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City comp plan work extended to April 6

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Corvallis Planning Commission action on a complicated set of comprehensive plan amendments will have to wait until next month.

Commissioners voted 6-1 Wednesday night to continue a public hearing on the amendments, which are being put forward to help the city review the Oregon State University District Plan.

Commissioner Carl Price brought the motion to continue, citing the short amount of time that members of the public had to digest the city staff report.

“Tonight was the first time that the public was allowed to speak to this body” on the issue, Price said. “I think we owe the public the opportunity.”

Commissioners Jim Ridlington, Susan Morré, Dan Brown, Paul Woods and Tom Jensen joined with Price in voting in favor of extending the hearing. Ron Sessions was the lone no vote. Sessions suggested a compromise of holding the record open a week to allow additional written testimony. But such an approach would have prevented public further public testimony.

The commission is scheduled to hear that additional testimony and deliberate at its April 6 meeting.

Seven members of the public testified at Wednesday’s session, offering a wide range of thoughts and concerns:

Laura Lahm Evenson, president of the League of Women voters, said the amendments will help ease livability issues in neighborhoods near the campus, although she voice concerns about housing and parking.

Sherri Johnson, who lives in the Harding neighborhood, expressed concerns about the reliability of the housing data that the commission is using.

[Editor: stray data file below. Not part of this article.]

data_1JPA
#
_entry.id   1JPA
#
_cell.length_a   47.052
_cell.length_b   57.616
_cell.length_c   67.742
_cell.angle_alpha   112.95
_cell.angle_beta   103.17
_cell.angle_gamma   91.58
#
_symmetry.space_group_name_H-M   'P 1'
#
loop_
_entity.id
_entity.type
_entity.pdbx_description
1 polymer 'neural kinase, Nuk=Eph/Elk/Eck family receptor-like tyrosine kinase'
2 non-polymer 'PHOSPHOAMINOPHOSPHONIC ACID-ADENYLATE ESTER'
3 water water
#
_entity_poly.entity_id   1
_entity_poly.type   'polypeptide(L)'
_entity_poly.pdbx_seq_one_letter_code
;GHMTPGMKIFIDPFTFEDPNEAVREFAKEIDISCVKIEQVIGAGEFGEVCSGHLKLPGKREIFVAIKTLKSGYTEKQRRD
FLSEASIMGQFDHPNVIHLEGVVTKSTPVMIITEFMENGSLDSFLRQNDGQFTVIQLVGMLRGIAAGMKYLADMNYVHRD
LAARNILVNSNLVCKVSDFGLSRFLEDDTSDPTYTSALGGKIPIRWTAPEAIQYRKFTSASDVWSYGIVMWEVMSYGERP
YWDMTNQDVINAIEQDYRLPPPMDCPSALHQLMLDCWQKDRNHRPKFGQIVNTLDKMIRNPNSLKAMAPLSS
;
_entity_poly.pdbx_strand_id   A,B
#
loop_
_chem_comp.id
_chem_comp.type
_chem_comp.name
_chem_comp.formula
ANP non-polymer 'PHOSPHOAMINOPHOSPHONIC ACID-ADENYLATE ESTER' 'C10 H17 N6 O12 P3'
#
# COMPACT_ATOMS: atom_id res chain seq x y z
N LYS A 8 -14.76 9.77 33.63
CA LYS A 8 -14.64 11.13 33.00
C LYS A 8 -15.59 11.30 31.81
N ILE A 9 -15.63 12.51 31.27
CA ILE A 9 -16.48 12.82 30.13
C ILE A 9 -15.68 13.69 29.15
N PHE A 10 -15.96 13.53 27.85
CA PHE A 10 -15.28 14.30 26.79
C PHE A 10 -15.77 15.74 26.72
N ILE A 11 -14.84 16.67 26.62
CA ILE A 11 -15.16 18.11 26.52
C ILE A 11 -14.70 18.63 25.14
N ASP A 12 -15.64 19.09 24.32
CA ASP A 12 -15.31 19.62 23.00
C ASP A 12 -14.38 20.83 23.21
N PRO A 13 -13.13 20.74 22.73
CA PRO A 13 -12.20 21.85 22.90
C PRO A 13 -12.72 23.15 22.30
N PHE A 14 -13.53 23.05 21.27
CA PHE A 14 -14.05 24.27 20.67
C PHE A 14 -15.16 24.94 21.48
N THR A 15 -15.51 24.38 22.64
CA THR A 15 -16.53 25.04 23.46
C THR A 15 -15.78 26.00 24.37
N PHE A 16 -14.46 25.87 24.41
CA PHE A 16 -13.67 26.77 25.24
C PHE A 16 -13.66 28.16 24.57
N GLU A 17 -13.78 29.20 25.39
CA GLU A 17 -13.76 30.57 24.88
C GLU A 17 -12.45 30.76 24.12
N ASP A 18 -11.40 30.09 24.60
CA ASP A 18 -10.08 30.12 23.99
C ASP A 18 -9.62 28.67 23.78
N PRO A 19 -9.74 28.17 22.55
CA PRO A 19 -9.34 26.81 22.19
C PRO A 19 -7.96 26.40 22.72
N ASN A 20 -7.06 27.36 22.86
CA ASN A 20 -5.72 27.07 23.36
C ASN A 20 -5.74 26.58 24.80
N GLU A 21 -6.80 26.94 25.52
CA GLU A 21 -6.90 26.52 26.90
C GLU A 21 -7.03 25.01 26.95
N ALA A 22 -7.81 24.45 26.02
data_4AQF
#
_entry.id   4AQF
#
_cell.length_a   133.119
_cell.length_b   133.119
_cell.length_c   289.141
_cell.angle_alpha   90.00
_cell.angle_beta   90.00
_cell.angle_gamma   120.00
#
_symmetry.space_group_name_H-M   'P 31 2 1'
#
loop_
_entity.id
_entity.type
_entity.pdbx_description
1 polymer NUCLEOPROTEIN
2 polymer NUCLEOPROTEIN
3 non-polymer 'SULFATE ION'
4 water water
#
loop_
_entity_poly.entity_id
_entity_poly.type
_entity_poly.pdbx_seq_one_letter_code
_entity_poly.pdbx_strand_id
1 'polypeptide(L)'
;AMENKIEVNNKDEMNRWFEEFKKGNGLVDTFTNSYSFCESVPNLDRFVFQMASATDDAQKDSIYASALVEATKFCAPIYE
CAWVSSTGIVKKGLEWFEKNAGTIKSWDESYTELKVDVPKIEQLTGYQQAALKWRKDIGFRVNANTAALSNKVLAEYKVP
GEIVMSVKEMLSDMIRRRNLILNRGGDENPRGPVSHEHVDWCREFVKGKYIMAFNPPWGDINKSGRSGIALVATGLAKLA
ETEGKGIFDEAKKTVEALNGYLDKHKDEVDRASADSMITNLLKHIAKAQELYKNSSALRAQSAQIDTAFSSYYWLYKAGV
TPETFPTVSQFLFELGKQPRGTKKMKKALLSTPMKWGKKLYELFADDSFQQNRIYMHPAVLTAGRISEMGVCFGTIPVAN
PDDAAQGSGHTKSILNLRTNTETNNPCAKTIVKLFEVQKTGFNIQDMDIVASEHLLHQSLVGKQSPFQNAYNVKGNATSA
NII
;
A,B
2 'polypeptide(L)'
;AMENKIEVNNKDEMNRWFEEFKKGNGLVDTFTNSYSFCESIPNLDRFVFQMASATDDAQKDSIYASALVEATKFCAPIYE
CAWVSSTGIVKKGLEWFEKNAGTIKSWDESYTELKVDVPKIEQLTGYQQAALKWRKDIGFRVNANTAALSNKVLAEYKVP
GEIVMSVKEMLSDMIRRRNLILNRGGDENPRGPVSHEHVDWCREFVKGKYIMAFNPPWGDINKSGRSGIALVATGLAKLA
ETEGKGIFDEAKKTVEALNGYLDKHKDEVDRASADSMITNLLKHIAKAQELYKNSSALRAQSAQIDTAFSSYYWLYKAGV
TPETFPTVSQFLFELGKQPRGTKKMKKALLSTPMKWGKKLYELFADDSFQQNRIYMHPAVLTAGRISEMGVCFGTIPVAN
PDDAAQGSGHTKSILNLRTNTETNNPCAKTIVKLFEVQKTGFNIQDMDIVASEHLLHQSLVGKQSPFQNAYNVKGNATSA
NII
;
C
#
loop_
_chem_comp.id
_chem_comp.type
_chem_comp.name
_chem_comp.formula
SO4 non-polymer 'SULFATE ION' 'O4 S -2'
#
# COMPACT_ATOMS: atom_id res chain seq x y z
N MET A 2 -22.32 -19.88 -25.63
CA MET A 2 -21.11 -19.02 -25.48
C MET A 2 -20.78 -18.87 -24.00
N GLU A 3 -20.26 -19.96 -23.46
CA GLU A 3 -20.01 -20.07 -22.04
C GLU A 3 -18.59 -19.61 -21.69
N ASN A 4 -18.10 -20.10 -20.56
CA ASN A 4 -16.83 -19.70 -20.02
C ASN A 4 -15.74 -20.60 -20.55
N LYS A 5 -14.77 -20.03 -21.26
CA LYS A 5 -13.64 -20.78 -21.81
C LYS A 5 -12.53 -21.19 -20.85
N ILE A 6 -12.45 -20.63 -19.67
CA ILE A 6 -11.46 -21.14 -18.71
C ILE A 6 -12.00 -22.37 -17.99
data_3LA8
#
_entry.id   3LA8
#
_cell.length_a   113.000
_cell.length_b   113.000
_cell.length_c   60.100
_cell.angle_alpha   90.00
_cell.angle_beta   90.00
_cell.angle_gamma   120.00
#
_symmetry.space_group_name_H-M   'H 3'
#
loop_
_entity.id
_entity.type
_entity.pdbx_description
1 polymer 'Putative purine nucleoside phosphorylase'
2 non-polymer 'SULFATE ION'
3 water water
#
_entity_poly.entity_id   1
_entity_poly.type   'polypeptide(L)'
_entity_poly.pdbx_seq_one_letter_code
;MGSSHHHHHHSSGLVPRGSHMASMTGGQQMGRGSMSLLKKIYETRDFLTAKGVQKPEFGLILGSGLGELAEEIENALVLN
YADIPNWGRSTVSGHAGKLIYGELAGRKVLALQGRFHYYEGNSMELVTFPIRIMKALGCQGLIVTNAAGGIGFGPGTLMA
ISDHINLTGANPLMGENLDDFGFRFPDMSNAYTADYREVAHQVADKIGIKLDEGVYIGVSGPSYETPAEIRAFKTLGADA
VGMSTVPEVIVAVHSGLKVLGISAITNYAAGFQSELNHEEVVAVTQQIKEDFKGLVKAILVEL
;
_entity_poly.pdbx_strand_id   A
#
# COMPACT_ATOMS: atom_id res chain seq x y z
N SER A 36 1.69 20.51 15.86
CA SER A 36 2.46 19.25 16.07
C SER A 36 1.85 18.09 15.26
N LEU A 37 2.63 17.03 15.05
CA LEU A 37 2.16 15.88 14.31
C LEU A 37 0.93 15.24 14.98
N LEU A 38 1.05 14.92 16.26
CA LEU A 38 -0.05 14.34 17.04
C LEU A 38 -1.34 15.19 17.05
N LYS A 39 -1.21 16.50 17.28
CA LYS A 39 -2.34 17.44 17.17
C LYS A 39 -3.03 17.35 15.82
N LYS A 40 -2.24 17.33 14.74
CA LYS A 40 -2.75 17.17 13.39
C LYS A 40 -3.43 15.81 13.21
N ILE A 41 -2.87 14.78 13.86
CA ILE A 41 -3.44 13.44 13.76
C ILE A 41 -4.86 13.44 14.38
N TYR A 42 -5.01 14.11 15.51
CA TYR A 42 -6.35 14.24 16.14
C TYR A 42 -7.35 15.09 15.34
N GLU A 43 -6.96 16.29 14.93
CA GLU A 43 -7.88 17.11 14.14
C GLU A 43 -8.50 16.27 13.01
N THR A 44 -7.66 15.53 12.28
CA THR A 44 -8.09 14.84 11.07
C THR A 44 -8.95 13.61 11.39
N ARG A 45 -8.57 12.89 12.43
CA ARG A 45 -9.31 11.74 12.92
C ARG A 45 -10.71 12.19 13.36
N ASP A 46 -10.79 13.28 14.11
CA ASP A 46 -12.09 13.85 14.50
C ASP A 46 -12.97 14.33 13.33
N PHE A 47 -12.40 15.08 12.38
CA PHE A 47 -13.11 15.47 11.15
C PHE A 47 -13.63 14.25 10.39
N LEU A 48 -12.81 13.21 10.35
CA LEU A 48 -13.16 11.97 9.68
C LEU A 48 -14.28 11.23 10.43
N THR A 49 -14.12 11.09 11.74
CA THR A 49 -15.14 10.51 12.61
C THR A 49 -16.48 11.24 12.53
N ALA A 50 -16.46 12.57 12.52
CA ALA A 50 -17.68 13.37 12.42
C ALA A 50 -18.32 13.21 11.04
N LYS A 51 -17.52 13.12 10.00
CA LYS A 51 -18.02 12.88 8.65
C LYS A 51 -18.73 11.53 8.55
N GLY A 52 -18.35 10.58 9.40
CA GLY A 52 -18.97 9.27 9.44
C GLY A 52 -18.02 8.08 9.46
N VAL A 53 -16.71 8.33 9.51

Former OSU Profs. Dave Bella and Court Smith offered a plan that would include tramways to help make the city and campus more amenable to pedestrians and strongly recommended transit improvements.

David Dodson, OSU’s campus planning manager, suggested a series of 13 “refinements” and editing changes in the proposal city staff presented.

Gary Angelo, representing the College Hill and Central Park neighborhood associations, expressed concerns about the way parking fees were characterized in the document and encouraged the university to pursue public-private partnerships to put more housing on campus

Ward 4 Councilor Barbara Bull raised questions about the sections that included information on parks and open space.

The process to assemble the comp plan amendments started in a task force consisting of City Council and Planning Commission members that met 15 times last year. The ultimate goal of the project is to ensure that city code is updated sufficiently to review the OSU District Plan, the blueprint for campus growth that is updated every 10 years.

The City Council originally was scheduled to act on the new plan by the end of 2015, but that timeline had to be put on hold because of the comp plan work.

Contact reporter James Day at jim.day@gazettetimes.com or 541-758-9542. Follow at Twitter.com/jameshday or gazettetimes.com/blogs/jim-day.

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